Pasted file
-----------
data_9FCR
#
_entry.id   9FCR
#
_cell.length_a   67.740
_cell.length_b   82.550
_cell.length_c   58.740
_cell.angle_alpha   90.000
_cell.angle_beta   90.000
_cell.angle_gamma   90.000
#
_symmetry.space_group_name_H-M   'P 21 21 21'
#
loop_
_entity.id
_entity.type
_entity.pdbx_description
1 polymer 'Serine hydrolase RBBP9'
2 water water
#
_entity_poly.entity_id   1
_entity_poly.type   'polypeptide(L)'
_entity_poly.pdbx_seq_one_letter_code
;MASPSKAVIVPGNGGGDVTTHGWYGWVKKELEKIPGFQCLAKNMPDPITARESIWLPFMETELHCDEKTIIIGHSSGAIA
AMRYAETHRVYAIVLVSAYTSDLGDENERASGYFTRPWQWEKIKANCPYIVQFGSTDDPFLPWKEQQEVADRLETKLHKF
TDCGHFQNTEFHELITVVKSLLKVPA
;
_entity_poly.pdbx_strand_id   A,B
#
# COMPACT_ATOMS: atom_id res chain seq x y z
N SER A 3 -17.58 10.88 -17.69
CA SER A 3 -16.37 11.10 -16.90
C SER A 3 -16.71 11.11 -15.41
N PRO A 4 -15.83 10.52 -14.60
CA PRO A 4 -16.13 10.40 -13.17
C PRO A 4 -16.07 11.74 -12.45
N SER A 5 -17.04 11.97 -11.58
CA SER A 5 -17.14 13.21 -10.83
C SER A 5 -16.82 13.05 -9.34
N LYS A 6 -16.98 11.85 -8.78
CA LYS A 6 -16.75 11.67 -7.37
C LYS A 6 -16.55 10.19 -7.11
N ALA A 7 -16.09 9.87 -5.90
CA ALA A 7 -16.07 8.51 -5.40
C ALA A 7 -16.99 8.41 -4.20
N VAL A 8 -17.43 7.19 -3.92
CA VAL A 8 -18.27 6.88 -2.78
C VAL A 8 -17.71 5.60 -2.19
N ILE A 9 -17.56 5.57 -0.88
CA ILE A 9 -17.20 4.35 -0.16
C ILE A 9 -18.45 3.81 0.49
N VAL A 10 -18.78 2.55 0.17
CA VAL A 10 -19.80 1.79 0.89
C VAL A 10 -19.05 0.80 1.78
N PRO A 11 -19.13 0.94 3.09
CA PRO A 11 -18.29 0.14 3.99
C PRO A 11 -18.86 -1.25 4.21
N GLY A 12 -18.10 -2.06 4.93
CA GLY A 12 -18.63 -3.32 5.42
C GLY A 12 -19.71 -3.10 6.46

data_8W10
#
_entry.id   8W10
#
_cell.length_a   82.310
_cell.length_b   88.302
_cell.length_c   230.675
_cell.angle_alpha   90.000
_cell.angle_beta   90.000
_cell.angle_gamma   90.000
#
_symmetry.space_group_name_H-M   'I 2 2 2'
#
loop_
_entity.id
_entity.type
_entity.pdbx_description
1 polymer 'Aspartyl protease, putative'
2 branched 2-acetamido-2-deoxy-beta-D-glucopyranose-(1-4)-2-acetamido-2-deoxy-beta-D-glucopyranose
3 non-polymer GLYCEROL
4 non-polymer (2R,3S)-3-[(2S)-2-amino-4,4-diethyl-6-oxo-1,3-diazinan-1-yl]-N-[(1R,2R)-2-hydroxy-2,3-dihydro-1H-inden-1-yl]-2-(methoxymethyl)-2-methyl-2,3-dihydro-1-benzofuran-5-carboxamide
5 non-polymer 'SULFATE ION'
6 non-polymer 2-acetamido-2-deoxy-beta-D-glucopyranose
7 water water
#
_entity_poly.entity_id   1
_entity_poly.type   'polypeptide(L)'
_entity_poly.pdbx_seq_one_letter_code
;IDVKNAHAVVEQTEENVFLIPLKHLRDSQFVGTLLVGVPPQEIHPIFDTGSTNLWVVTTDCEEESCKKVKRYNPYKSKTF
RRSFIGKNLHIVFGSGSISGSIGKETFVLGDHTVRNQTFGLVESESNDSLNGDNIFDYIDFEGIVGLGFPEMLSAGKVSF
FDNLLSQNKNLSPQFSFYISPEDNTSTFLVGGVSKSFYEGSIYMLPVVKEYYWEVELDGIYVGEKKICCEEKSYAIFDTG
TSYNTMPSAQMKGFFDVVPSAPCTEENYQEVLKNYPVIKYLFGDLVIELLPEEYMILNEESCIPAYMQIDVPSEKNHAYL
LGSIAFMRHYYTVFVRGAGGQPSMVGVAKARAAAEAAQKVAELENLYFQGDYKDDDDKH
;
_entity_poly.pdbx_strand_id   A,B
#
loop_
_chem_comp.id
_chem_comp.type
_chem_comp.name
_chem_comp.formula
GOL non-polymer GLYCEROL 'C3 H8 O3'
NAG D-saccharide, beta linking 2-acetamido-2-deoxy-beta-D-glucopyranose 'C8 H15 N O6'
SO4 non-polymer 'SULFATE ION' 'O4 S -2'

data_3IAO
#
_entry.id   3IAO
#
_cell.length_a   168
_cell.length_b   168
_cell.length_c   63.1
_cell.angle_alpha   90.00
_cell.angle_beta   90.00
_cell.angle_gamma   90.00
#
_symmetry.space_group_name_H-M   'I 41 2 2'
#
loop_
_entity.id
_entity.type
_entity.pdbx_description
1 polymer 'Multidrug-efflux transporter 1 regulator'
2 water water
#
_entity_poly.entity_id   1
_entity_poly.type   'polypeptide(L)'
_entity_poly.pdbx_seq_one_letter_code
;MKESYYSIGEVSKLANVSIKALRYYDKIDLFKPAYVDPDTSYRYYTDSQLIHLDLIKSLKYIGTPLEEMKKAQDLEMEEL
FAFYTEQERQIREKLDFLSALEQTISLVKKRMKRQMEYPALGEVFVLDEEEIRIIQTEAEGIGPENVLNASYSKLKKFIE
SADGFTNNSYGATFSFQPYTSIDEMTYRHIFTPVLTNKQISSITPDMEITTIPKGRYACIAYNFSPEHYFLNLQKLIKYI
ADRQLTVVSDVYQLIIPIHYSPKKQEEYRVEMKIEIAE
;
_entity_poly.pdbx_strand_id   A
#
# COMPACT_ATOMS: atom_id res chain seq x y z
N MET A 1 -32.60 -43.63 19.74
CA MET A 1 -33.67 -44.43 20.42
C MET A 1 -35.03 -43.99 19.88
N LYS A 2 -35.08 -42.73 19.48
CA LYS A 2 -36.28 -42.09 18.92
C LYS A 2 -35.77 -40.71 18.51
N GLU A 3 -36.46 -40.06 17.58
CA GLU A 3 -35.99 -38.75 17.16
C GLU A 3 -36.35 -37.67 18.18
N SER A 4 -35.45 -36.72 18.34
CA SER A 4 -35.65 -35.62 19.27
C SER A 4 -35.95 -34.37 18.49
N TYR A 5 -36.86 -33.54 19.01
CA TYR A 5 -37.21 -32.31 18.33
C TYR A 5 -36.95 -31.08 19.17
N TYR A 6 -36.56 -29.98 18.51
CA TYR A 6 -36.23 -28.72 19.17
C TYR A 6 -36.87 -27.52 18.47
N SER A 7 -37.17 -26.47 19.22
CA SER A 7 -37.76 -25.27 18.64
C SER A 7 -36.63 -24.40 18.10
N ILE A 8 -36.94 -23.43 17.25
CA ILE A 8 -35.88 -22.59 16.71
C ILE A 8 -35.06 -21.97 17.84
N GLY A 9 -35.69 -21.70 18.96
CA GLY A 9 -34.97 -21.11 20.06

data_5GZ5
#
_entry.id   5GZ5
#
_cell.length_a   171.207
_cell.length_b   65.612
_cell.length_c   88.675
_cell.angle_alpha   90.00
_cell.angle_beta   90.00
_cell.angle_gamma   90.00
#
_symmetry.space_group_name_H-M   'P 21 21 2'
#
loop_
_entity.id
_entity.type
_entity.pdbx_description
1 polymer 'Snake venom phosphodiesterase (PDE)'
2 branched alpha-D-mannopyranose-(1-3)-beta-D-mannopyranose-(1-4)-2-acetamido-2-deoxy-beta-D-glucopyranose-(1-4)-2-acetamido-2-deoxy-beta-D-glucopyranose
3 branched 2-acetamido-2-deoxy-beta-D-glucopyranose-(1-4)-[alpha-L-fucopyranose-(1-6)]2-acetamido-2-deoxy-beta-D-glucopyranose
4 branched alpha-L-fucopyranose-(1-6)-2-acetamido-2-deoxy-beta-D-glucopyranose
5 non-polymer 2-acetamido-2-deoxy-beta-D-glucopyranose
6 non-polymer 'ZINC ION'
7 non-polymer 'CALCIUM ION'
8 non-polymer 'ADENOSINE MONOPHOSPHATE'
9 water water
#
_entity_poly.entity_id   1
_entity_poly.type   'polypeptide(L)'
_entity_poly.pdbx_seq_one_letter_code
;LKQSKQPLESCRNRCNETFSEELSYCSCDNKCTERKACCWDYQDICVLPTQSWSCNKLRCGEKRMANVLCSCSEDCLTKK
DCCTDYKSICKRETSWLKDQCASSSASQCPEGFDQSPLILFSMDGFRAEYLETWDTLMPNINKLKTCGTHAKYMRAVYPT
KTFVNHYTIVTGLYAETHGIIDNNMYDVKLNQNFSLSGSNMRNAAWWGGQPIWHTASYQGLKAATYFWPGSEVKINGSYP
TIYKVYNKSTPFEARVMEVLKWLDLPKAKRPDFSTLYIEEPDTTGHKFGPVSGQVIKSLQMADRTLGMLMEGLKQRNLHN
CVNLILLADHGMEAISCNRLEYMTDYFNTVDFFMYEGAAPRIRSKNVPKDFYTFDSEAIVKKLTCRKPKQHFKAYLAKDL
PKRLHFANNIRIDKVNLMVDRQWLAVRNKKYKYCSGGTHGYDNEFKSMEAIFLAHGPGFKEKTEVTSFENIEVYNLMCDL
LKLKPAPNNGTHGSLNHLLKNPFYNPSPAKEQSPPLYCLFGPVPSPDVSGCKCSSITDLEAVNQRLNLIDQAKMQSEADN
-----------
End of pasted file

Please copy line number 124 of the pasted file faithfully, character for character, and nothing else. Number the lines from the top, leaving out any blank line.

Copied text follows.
#